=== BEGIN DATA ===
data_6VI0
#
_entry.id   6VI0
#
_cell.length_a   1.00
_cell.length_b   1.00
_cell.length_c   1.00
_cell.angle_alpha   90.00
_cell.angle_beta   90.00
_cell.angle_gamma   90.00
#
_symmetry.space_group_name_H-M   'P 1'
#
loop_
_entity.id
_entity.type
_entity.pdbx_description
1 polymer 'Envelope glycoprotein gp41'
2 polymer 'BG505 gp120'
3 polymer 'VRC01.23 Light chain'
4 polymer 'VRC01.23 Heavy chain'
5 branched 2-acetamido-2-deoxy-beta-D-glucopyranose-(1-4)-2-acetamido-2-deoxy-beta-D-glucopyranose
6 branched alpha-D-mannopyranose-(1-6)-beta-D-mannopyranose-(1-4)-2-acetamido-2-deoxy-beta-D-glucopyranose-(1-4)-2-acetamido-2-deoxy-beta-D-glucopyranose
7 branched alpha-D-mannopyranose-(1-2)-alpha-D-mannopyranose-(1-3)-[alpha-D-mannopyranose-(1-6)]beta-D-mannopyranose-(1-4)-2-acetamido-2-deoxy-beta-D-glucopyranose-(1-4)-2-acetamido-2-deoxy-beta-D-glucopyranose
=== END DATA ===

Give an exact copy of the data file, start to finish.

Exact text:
data_6VI0
#
_entry.id   6VI0
#
_cell.length_a   1.00
_cell.length_b   1.00
_cell.length_c   1.00
_cell.angle_alpha   90.00
_cell.angle_beta   90.00
_cell.angle_gamma   90.00
#
_symmetry.space_group_name_H-M   'P 1'
#
loop_
_entity.id
_entity.type
_entity.pdbx_description
1 polymer 'Envelope glycoprotein gp41'
2 polymer 'BG505 gp120'
3 polymer 'VRC01.23 Light chain'
4 polymer 'VRC01.23 Heavy chain'
5 branched 2-acetamido-2-deoxy-beta-D-glucopyranose-(1-4)-2-acetamido-2-deoxy-beta-D-glucopyranose
6 branched alpha-D-mannopyranose-(1-6)-beta-D-mannopyranose-(1-4)-2-acetamido-2-deoxy-beta-D-glucopyranose-(1-4)-2-acetamido-2-deoxy-beta-D-glucopyranose
7 branched alpha-D-mannopyranose-(1-2)-alpha-D-mannopyranose-(1-3)-[alpha-D-mannopyranose-(1-6)]beta-D-mannopyranose-(1-4)-2-acetamido-2-deoxy-beta-D-glucopyranose-(1-4)-2-acetamido-2-deoxy-beta-D-glucopyranose